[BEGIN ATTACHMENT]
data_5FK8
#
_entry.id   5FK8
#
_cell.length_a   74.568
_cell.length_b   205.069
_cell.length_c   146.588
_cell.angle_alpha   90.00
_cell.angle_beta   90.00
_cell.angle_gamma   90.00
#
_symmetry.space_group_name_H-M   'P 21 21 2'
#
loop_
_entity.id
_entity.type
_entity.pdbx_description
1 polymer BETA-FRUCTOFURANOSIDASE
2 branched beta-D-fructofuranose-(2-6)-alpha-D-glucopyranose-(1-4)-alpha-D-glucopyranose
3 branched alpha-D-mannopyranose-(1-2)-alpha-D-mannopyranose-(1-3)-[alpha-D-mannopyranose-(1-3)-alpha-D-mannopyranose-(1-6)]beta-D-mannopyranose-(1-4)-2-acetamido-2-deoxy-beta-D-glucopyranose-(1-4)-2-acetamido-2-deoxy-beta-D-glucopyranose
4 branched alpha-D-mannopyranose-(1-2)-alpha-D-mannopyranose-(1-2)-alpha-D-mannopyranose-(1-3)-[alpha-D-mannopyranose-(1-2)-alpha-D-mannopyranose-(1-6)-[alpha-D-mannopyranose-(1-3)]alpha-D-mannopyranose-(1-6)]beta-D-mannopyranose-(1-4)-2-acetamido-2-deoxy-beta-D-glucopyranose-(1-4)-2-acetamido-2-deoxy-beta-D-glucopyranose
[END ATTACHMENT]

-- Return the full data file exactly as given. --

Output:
data_5FK8
#
_entry.id   5FK8
#
_cell.length_a   74.568
_cell.length_b   205.069
_cell.length_c   146.588
_cell.angle_alpha   90.00
_cell.angle_beta   90.00
_cell.angle_gamma   90.00
#
_symmetry.space_group_name_H-M   'P 21 21 2'
#
loop_
_entity.id
_entity.type
_entity.pdbx_description
1 polymer BETA-FRUCTOFURANOSIDASE
2 branched beta-D-fructofuranose-(2-6)-alpha-D-glucopyranose-(1-4)-alpha-D-glucopyranose
3 branched alpha-D-mannopyranose-(1-2)-alpha-D-mannopyranose-(1-3)-[alpha-D-mannopyranose-(1-3)-alpha-D-mannopyranose-(1-6)]beta-D-mannopyranose-(1-4)-2-acetamido-2-deoxy-beta-D-glucopyranose-(1-4)-2-acetamido-2-deoxy-beta-D-glucopyranose
4 branched alpha-D-mannopyranose-(1-2)-alpha-D-mannopyranose-(1-2)-alpha-D-mannopyranose-(1-3)-[alpha-D-mannopyranose-(1-2)-alpha-D-mannopyranose-(1-6)-[alpha-D-mannopyranose-(1-3)]alpha-D-mannopyranose-(1-6)]beta-D-mannopyranose-(1-4)-2-acetamido-2-deoxy-beta-D-glucopyranose-(1-4)-2-acetamido-2-deoxy-beta-D-glucopyranose